If you're in the market for a home, you'll likely look in neighborhoods with HOAs. More than 1 in 3 (35%) homeowners in a recent survey said they belong to an homeowners association (HOA), and 57% said it makes their lives easier, according to a new report from LendingTree. Here are factors you should consider before purchasing a home in a governed neighborhood.
LendingTree’s latest report surveyed 1,000-plus homeowners on the advantages and disadvantages of HOAs. According to the report, Gen Zers (47%), six-figure earners (45%) and residents in the West (44%) are the most likely to be in HOAs. Membership was the least common among parents with adult children (26%), those who earn less than $50,000 (27%), and residents in the Midwest (27%).
What is an HOA (Home Owners Association) ?
Homeowner associations (HOAs) are entities that enforce the rules for living in a community that chooses to be governed. They are common in planned developments; you join them and agree to their terms and fees when you close on a home in a community with an HOA.
Homeownership in these communities—also called membership—binds you to the association's covenants, conditions, and restrictions (CC&Rs). The associations also have legal powers, such as placing a lien on your home, imposing fines, or suing you for not complying with the rules.
Homeowner associations create CC&Rs and enforce them. Before purchasing a home in a community with an HOA, make sure you ask your realtor or the HOA for the CC&Rs. Be sure to check if the document is up-to-date before you proceed too far into the buying process. Since the rules and regulations of any particular HOA may be unique, don't rely on second-hand information or past experience at other developments to learn what an HOA's rules and covenants are. Homeowner associations need funds to operate. They gather these funds through fees paid by community members—some can be quite high. Fees can differ even within a development due to variations in square footage, location, and orientation.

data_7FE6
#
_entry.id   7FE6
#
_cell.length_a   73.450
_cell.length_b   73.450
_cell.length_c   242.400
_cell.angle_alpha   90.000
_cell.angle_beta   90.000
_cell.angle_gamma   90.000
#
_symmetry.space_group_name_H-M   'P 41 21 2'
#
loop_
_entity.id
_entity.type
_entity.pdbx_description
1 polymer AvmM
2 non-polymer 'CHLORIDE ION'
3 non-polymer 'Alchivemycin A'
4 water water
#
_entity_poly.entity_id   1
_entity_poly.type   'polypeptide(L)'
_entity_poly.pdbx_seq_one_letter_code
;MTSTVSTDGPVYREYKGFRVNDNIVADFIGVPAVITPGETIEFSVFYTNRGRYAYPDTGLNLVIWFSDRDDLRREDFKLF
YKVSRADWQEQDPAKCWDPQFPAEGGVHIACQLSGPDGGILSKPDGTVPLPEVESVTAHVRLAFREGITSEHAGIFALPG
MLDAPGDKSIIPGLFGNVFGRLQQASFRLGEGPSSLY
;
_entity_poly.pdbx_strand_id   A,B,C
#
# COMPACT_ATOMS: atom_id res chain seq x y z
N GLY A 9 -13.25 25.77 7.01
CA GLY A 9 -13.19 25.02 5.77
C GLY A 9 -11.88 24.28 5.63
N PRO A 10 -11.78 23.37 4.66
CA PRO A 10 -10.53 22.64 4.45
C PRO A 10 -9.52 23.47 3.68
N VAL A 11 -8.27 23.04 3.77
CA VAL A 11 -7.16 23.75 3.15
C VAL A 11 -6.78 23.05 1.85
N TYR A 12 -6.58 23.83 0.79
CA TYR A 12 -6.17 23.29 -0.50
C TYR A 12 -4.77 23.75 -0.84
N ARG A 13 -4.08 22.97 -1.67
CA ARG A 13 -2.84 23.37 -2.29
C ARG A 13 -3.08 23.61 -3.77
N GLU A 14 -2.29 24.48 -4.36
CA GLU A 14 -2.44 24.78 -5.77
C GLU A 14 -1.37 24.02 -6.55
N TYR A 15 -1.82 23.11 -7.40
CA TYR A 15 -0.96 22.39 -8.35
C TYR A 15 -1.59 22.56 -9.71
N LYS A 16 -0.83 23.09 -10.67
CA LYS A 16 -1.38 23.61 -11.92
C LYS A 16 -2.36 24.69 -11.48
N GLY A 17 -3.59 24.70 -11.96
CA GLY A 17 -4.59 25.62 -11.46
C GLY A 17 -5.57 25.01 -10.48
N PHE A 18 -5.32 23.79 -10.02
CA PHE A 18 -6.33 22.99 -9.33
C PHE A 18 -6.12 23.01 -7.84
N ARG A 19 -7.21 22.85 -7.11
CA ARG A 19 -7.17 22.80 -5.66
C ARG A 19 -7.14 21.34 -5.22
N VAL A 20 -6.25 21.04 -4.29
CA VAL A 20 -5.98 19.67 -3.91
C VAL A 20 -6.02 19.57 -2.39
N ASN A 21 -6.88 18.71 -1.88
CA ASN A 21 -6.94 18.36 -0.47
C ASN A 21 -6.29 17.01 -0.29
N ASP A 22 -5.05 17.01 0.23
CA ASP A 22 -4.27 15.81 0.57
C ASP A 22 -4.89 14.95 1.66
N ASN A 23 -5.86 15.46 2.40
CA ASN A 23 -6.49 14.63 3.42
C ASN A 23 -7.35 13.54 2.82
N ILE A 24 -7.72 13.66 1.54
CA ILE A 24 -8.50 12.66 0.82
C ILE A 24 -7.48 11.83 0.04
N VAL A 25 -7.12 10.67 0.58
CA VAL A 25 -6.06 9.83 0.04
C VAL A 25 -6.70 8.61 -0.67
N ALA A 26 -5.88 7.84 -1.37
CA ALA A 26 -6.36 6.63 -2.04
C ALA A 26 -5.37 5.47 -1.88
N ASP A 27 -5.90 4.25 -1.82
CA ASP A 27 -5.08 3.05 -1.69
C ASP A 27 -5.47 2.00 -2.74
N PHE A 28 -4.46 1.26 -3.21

One benefit of living in a community with an HOA is that the organization manages the commons areas. HOAs can provide you with the peace of mind but we all know its not for everyone.
There are also other aspects of an HOA to consider. Here are some pros and cons of community living to help you decide if it’s right for you:
PRO: HOAs provide amenities
Buying into an HOA may give you access to amenities like a tennis court or fitness center that you might not otherwise be able to afford, or be able to enjoy in such close proximity to your home.
PRO: They reduce your responsibilities
The fees you pay to an HOA typically go toward services (like snow removal) and maintenance that you might otherwise have to perform, or contract for, yourself.
PRO: They help keep up appearances
HOAs typically have rules to prevent property neglect and resulting neighborhood decline. They can help to maintain the property values for the homes within the community.
CON: An HOA can foreclose on your home
If you get behind on your fees, the HOA may be able to foreclose on your home, attorney Amy Loftsgordon tells Nolo.com. (The process of doing so varies by state). Though, CAI advises HOAs to only use foreclosure as a “last resort.”
CON: They can spring assessments on you
If the HOA doesn’t have cash reserves to cover an expenditure, it can impose an assessment to come up with the money, the CAI says. That’s important, since 70 percent of all HOAs are currently underfunded, according to Reuters.
CON: An HOA may stop you from renting your place
HOAs can put an array of rental restrictions in place. Some associations limit rentals, disallow certain pets, and screen prospective renters. So, consider the pros and cons against your own lifestyle and get familiar with the community rules before you buy – you just might find that association living is equally as satisfying for you.
- Many condos, co-ops, and neighborhoods have homeowner associations (HOAs) made up of member residents.
- HOA members are elected from among the residents and serve to maintain grounds, insurance, community utilities, and the overall finances of the building complex or community.
- Most HOAs will require all unit owners to pay a monthly maintenance charge and may also demand special one-time assessments to cover large community expenses.
- The HOA's bylaws generally spell out how responsibilities are divided between the HOA & members of the community.
It is important to find out what fees are you paying for, and know how they will affect your household finances. For example, will you have to pay for garbage pickup? What amenities and utilities are included? Is the master insurance and exterior covered? What about cable and internet service?
Just remember that you will pay for perks, whether you use them or not. While some homeowners feel their fees are fairly priced, other think their HOA is too expensive to justify the benefits. The answer will undoubtedly depend on each buyer's particular situation. If you’re thinking about buying a home in a community with or without an HOA. DM or call me now. Understanding the rules you’ll be subject to is a critical piece of making sure you love your new home, so let’s connect to discuss.
SOURCES: https://www.rismedia.com/2023/02/28/pros-cons-hoas/?lp_txn_id=309887, https://www.investopedia.com/articles/mortgages-real-estate/08/homeowners-associations-tips.asp, https://www.answerfinancial.com/insurance-center/the-pros-and-cons-of-a-homeowners-association-hoa/